Fallen Athens soccer giant AEK is poised to return to Greece’s top flight next season after a disgraceful drop to amateur status following a period of turmoil.
“The story is well known and very sad for our fans» AEK executive director Dusan Bajevic told AFP.
“But now we are on the right path and feel much better. We must keep our feet on the ground, be serious, make the right moves and avoid mistakes.”
Bajevic, a former star player, Yugoslavia international and AEK coach, added that from the summer of 2013 a serious effort began «to make AEK a protagonist once again.”
“The financial situation is stable now and I am sure everything will go well. No AEK fan was happy with the team playing in an amateur league after such a long and glorious history,» said Nikos Angelidis, a fanatic supporter and founder of fan site AEK Live.
AEK is virtually assured of reentering the top flight Super League next season, after finishing atop the second-division undefeated on Sunday and with a 19-point advantage on runners-up Panachaiki.
Heading into the post-season playoffs, it has a 10-point lead in bonus points over its opponents.
Just two years ago, the story was entirely different.
In 2013, the club was relegated to the second division for the first time in its 81-year history over a 35 million-euro debt caused by the financial mismanagement of successive short-lived administrations.
Although AEK’s management woes were over a decade in the making, the fall coincided with the climax of Greece’s own economic crisis.
To clear the slate, the club opted to drop to the amateur third division in order to be able to qualify for liquidation.
AEK soon took that league by storm, notching a record 23 wins, three draws and only one defeat to climb one category within a year.
Much of that is due to the relentless determination of club owner Dimitris Melissanidis, a shipping magnate and fuel trader widely known in Greece as «the Tiger».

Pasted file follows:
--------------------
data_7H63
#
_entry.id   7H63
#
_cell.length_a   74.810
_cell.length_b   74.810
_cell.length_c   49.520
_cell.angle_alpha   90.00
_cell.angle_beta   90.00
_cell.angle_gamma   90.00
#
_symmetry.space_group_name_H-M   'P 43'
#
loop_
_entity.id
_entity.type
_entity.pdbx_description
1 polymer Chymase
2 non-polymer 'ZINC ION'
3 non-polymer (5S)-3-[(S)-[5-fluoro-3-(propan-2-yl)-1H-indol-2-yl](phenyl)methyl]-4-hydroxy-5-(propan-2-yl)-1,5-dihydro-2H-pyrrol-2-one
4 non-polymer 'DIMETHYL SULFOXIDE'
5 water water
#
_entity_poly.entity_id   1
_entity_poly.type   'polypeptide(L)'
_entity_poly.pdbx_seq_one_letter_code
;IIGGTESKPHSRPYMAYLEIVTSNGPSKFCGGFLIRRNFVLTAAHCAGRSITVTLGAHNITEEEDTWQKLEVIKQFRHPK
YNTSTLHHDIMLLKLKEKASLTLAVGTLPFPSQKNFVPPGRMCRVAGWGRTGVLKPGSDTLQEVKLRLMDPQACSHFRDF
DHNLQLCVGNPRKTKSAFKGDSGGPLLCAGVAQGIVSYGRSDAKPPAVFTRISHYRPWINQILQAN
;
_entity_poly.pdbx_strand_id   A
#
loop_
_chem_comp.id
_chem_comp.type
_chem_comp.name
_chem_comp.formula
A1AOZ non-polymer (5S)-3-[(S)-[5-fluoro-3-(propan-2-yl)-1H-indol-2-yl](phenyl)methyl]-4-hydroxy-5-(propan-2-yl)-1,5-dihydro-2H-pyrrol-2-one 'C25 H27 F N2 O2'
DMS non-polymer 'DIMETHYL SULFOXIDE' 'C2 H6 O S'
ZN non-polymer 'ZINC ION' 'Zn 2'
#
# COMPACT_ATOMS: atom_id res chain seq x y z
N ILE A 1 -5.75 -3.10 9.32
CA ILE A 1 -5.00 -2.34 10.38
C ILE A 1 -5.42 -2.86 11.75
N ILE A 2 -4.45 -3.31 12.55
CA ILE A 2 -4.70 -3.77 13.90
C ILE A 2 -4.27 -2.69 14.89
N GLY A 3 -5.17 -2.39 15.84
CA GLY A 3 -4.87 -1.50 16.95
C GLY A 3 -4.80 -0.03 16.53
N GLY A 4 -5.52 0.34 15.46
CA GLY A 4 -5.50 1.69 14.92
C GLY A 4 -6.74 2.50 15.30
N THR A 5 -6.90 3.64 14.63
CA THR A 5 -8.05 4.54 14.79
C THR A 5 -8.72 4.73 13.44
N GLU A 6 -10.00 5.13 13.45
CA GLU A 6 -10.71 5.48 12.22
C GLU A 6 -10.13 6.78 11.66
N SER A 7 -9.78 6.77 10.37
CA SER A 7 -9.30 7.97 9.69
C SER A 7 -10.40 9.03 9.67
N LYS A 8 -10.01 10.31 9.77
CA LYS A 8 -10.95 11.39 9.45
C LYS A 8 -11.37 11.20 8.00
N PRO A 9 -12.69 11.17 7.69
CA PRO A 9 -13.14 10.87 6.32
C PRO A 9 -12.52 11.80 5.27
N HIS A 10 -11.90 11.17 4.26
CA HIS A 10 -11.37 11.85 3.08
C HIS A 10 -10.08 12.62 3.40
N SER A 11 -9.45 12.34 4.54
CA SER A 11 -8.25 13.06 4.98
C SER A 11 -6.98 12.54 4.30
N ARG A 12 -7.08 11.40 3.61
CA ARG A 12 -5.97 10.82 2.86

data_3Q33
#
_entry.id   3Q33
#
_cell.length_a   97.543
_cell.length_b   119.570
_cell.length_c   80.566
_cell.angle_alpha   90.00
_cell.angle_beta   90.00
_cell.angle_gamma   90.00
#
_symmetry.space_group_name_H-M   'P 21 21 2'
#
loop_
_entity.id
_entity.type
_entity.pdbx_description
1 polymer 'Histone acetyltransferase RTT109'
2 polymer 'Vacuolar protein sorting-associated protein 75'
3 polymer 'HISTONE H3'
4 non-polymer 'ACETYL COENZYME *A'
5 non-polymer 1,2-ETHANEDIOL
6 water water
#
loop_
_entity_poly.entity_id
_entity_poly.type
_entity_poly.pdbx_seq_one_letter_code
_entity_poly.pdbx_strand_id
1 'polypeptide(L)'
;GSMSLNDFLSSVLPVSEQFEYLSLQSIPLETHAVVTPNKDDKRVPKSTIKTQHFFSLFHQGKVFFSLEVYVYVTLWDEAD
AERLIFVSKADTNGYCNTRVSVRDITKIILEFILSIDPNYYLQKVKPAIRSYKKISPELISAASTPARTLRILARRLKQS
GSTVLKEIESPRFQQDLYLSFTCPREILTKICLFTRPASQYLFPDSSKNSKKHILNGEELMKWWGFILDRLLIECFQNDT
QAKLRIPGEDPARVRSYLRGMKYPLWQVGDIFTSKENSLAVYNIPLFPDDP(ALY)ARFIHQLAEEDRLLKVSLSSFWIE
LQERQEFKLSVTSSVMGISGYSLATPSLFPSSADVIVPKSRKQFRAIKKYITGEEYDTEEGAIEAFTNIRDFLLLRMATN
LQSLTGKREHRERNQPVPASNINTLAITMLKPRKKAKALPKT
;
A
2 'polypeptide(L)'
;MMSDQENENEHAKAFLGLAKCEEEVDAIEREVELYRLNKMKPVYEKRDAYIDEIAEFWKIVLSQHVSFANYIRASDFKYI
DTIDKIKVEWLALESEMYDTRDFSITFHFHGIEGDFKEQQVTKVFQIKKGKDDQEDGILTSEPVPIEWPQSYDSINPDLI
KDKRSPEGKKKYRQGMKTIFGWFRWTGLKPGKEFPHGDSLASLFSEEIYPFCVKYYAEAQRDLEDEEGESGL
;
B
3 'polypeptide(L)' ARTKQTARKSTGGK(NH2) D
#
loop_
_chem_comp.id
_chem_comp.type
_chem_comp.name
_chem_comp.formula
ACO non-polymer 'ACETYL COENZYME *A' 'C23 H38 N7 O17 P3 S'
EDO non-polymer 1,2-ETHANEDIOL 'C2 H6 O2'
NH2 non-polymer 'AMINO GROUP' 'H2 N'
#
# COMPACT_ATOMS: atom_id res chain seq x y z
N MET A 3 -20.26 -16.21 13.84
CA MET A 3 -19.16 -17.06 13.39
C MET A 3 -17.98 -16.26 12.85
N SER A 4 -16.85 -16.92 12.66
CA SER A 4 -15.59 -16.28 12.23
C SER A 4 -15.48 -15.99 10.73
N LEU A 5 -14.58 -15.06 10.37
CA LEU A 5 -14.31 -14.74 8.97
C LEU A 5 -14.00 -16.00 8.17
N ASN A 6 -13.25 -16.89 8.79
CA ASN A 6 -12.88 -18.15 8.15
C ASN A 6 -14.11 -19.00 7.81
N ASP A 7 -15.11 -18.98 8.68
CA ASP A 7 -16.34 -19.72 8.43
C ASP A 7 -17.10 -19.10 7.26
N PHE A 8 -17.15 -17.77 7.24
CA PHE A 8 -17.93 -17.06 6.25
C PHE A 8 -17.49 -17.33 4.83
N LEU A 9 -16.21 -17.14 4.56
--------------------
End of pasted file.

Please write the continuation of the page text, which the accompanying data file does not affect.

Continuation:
Melissanidis, 63, now bankrolls the team and has found additional sponsors to improve club finances.
Two squad members – defender Michalis Bakakis and midfielder Petros Mantalos – have now been capped for Greece, while forward Christos Aravidis is the Football League’s leading scorer with 13 goals in 18 matches.
AEK has also joined the London Stock Exchange Group’s pan-European platform, bringing it into direct contact with Europe’s financial and advisory community.
Melissanidis, who delivered two championships when he was in charge 20 years ago, has now also pledged to build a new stadium in AEK’s historic heartland, the working-class suburb of Nea Philadelphia.
“No matter how much money you put into the club, there is no tomorrow for AEK without a team-owned stadium in Nea Philadelphia,» Melissanidis said in a recent interview.
The club was formed in 1924 by Greek refugees from Istanbul – better known to Greeks as Constantinople, the former capital of the Byzantine Empire.
And in deference to AEK’s roots, the stadium will be called Haghia Sofia, the famed cathedral of Byzantine Emperor Justinian.
After overcoming their financial troubles, the club must now tame unruly supporters who have repeatedly caused headaches.
The latest incident involved a pitch invasion by 25 fans during a Greek Cup quarter-final with Olympiakos last month for which AEK was deducted three points, told to play two matches behind closed doors and fined 17,000 euros.
“Greek soccer and other sports suffer from crowd violence. People have stopped going to the stadiums because of hooliganism,» complained Dimitris Tsaptsinos, a member of the AEK Internet Fan Club.
One of the oldest clubs in Greece, AEK is also among the most successful with 28 league titles and 14 Greek Cups.
And with the club almost assured a return to the top-flight league, Alex Zaphiropoulos of the AEK Gate 21 fan club of Canada sees bright days ahead.
“Our future is looking brighter than ever before. To be honest, compared to what we AEK supporters have been through over the past years, it really can only get better from here on,» he said.[AFP]